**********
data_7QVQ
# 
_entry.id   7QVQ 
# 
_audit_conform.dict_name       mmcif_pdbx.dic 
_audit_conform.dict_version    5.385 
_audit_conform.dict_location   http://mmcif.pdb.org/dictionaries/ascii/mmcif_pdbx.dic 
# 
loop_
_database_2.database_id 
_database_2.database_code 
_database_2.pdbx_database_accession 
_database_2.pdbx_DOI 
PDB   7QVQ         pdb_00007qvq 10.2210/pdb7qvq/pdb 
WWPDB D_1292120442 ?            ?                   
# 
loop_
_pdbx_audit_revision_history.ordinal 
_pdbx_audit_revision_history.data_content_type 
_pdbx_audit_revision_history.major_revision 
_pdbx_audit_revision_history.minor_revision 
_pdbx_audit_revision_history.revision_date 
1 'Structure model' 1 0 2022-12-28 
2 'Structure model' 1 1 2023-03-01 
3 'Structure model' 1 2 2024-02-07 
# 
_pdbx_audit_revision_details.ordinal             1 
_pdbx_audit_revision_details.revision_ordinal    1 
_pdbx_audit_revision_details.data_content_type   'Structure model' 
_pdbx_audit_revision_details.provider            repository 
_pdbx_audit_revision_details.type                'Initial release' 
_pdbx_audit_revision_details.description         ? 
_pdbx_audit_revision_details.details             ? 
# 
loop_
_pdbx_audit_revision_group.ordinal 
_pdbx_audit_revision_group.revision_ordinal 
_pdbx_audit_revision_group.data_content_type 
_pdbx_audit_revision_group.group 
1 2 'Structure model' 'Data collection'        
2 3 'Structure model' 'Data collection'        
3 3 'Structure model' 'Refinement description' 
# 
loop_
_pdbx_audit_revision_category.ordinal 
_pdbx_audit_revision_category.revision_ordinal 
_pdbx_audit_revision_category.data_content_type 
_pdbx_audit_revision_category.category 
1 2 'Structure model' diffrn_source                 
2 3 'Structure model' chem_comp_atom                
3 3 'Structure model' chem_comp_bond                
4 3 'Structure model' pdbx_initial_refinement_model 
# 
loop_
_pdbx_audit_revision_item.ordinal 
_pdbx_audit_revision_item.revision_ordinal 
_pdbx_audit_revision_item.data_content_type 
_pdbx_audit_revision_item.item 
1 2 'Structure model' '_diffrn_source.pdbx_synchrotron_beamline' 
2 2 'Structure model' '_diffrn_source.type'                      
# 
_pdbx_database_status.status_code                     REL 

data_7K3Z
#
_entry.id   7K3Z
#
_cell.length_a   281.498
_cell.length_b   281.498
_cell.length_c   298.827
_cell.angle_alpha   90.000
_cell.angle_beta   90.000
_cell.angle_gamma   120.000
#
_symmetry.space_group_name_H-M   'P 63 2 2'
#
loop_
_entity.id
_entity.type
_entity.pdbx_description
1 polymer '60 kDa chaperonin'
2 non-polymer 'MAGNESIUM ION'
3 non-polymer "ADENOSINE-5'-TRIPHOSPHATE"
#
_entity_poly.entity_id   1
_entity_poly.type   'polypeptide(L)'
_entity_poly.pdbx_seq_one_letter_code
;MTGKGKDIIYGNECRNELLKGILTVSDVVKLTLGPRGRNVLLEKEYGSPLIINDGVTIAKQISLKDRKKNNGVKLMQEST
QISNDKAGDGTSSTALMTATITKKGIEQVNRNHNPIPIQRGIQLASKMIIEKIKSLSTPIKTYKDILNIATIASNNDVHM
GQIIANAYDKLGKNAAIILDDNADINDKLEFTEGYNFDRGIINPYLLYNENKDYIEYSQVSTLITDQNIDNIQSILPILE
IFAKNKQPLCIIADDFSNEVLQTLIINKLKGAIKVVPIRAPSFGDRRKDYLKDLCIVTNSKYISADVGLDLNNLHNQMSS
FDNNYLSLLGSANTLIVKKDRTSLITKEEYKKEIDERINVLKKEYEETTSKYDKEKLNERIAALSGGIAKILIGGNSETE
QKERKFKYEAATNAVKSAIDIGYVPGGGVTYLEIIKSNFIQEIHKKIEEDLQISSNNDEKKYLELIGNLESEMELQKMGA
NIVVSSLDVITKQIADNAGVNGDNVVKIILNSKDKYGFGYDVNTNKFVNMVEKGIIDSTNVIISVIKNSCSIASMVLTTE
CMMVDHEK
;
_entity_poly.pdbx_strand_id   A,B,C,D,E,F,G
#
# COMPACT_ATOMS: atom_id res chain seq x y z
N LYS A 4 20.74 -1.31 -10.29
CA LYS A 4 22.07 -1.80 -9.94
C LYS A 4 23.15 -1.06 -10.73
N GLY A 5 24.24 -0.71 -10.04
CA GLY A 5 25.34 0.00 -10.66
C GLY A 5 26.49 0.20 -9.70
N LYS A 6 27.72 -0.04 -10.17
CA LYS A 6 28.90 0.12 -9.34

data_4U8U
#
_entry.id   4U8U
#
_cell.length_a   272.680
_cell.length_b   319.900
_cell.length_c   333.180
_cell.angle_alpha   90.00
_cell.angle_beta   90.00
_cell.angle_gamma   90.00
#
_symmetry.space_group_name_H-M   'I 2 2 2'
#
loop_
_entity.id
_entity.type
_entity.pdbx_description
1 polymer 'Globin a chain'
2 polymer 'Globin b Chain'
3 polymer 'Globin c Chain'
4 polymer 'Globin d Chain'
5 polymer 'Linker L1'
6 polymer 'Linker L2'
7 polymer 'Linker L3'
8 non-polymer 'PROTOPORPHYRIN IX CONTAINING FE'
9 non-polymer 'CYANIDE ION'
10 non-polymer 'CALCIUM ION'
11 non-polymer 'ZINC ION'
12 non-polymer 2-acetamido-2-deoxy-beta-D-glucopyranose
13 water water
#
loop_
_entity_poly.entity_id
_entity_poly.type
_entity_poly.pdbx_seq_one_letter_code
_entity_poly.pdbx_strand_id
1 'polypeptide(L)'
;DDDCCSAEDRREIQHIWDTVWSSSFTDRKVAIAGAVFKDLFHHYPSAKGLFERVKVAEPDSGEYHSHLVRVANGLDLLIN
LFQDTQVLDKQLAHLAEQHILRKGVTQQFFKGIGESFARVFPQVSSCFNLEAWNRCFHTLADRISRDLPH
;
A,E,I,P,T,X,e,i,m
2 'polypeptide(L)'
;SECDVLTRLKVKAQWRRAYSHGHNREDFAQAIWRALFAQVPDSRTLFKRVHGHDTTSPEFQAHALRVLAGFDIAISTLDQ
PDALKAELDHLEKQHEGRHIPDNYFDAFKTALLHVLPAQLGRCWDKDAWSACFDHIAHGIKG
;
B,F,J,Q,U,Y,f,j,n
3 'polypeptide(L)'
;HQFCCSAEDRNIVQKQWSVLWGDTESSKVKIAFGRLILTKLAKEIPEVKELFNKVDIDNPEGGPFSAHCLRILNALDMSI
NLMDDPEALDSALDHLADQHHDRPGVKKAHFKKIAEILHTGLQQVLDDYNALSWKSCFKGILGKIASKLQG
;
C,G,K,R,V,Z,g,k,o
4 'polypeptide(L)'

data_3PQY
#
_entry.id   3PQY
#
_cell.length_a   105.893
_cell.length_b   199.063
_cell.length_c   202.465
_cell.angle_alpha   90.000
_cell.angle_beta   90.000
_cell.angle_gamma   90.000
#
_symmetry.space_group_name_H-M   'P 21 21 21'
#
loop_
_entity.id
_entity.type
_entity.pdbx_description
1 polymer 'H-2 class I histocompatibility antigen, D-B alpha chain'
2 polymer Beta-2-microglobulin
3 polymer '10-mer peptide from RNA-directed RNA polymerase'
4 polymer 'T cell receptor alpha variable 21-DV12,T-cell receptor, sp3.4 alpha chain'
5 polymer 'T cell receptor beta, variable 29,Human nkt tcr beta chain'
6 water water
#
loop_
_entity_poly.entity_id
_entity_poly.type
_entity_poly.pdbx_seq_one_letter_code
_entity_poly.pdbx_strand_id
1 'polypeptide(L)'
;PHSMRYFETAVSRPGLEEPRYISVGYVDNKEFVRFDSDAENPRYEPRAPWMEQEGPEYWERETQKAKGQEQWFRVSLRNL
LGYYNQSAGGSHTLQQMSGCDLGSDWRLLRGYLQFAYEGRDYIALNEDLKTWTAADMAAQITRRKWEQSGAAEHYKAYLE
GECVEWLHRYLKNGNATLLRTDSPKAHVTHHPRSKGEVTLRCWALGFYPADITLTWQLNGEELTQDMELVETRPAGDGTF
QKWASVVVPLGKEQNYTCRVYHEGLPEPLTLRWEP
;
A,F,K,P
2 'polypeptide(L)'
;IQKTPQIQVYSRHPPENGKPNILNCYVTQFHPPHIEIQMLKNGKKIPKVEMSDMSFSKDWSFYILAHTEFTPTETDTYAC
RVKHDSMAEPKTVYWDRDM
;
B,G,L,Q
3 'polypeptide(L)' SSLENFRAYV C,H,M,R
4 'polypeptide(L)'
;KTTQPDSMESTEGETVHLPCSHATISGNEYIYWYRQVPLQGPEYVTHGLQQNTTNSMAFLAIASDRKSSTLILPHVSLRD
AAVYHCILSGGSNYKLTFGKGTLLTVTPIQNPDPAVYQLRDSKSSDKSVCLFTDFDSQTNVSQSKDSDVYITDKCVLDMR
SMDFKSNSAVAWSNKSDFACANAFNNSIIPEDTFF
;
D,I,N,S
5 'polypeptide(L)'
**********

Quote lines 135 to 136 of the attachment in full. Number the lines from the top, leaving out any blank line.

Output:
12 non-polymer 2-acetamido-2-deoxy-beta-D-glucopyranose
13 water water